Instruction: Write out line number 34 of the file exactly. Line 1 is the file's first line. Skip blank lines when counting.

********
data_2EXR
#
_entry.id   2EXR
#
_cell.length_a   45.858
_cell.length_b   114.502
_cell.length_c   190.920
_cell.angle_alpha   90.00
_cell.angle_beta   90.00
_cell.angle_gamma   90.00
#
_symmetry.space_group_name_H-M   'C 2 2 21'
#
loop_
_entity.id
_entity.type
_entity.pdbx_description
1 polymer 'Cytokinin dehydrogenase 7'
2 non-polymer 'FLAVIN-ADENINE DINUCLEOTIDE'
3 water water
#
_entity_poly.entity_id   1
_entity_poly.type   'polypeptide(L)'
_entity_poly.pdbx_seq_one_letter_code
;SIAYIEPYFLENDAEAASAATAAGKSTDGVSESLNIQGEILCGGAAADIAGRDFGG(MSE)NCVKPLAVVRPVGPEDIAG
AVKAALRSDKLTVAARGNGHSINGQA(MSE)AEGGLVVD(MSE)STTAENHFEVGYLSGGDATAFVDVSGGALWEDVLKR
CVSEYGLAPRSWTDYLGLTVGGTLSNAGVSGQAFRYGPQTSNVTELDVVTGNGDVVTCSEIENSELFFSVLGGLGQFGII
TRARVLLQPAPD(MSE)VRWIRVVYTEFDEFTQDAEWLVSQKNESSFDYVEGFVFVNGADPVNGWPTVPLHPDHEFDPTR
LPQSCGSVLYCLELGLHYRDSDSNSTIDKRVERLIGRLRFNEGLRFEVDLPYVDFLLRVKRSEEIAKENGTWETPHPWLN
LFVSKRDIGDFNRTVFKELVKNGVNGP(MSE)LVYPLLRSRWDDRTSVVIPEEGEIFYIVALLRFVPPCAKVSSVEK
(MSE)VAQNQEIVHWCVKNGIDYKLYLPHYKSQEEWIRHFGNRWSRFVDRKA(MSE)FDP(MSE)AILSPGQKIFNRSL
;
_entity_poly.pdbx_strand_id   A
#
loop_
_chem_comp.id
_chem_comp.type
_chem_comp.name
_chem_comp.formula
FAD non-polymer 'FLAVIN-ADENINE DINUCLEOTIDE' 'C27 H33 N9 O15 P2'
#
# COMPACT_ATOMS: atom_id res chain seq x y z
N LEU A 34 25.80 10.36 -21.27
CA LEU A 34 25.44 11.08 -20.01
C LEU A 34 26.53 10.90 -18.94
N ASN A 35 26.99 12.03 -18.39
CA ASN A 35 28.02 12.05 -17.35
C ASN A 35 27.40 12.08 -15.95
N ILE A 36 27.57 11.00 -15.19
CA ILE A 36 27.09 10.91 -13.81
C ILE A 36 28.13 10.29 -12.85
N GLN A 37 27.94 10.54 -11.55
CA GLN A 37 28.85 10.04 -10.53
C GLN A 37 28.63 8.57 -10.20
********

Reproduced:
#